Full report
Published: 8 October 2019

Global Competitiveness Report 2019

Executive Summary

The 2019 edition of The Global Competitiveness Report series, first launched in 1979, features the Global Competitiveness Index 4.0 (GCI 4.0). As the decade concludes and we look towards the dawn of the 2020s, the GCI 4.0 offers insights into the economic prospects of 141 economies. Drawing on these results, the report provides leads to unlock economic growth, which remains crucial for improving living standards. In addition, in a special thematic chapter, the report explores the relationship between competitiveness, shared prosperity and environmental sustainability, showing that there is no inherent trade-off between building competitiveness, creating more equitable societies that provide opportunity for all and transitioning to environmentally sustainable systems. However, for a new inclusive and sustainable system, bold leadership and proactive policy-making will be needed, often in areas where economists and public policy professionals cannot provide evidence from the past. The report reviews emerging and promising ‘win-win’ policy options to achieve the three objectives of growth, inclusion and sustainability.

The Global Competitiveness Index 4.0: An Economic Compass for Uncertain Times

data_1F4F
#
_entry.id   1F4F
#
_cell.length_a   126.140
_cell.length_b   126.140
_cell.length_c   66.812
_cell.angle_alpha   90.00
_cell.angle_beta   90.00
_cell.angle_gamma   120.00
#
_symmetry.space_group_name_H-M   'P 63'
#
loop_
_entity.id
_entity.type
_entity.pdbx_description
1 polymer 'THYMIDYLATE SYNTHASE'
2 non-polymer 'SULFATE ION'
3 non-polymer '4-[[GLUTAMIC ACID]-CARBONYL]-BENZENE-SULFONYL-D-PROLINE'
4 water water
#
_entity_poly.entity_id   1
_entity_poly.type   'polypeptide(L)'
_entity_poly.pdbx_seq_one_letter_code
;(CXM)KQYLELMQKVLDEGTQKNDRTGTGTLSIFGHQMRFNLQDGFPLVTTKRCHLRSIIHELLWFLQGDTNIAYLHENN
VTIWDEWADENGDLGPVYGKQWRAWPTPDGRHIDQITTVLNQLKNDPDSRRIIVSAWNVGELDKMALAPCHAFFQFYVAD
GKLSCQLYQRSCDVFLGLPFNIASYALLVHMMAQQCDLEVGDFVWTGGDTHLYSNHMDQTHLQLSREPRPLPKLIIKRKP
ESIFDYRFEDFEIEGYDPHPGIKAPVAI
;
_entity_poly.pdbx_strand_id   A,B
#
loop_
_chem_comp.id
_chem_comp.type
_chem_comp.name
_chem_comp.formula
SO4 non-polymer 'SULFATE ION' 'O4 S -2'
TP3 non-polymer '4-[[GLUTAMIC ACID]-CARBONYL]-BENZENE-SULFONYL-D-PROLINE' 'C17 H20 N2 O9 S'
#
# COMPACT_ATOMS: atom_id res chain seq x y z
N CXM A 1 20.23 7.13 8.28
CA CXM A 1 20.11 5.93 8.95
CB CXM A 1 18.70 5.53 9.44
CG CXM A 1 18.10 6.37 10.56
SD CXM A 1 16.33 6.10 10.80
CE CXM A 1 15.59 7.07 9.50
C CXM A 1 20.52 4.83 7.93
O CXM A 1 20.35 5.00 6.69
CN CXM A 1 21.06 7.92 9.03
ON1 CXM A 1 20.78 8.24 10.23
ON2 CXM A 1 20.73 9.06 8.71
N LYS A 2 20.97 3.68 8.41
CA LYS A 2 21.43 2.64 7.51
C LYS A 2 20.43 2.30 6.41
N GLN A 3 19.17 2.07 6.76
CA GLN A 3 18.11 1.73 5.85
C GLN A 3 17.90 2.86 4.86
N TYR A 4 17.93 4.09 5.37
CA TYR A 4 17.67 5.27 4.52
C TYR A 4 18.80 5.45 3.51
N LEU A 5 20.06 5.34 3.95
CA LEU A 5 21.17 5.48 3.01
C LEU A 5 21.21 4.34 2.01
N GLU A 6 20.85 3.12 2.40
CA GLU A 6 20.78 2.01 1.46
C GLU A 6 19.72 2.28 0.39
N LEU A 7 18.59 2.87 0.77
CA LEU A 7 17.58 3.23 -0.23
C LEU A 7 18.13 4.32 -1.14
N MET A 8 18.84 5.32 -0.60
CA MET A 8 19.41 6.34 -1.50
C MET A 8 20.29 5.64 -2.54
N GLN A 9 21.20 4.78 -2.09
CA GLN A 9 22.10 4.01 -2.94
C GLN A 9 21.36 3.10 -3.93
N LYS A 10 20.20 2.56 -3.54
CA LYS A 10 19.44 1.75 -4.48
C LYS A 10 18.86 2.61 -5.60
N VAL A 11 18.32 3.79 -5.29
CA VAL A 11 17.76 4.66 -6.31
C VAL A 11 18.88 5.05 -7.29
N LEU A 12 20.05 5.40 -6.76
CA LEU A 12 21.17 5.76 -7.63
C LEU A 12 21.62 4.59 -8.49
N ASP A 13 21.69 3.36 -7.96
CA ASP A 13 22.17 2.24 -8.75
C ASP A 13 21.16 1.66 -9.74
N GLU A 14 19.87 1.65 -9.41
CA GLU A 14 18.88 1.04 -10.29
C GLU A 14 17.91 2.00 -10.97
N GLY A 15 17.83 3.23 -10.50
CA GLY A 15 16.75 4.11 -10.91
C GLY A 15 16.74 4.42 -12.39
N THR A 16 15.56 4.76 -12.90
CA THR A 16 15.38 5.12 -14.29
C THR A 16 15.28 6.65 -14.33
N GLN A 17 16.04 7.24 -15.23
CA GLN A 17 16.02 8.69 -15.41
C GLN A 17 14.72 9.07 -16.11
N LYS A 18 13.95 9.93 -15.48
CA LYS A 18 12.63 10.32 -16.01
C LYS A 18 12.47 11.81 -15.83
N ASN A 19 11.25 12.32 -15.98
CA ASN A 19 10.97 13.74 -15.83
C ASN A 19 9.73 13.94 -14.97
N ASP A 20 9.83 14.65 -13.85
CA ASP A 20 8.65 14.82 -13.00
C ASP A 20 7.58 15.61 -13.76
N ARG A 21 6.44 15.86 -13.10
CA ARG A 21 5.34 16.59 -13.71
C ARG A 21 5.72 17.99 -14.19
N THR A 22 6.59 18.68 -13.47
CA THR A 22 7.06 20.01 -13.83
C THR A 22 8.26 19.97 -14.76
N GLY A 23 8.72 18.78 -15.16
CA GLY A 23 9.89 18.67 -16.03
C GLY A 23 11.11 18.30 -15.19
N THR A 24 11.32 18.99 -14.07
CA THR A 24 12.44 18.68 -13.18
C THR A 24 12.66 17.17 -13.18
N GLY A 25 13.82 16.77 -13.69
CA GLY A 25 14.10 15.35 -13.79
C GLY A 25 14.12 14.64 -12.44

Introduced in 2018, the GCI 4.0 provides a detailed map of the factors and attributes that drive productivity, growth and human development in the era of the Fourth Industrial Revolution. The 2019 edition covers 141 economies, which account for 99% of the world’s GDP.

The index is anchored in growth accounting economic literature and aims to measure the drivers of ‘total factor productivity’ (TFP), the part of economic growth that is not explained by the growth in the factors of production. TFP can be interpreted as how smartly these factors are used and is the main determinant of long-term economic growth. To put it simply, how efficiently units of labour and capital are combined for generating output.

The GCI 4.0 is the product of an aggregation of 103 individual indicators, derived from a combination of data from international organizations as well as from the World Economic Forum’s Executive Opinion Survey. Indicators are organized into 12 ‘pillars’: Institutions; Infrastructure; ICT adoption; Macroeconomic stability; Health; Skills; Product market; Labour market; Financial system; Market size; Business dynamism; and Innovation capability.

A country’s performance on the overall GCI results as well as each of its components is reported as a ‘progress score’ on a 0-to-100 scale, where 100 represents the ‘frontier’, an ideal state where an issue ceases to be a constraint to productivity growth. Each country should aim to move closer to the frontier on each component of the index. The GCI 4.0 allows economies to monitor progress over time. This approach emphasizes that competitiveness is not a zero-sum game between countries—it is achievable for all countries.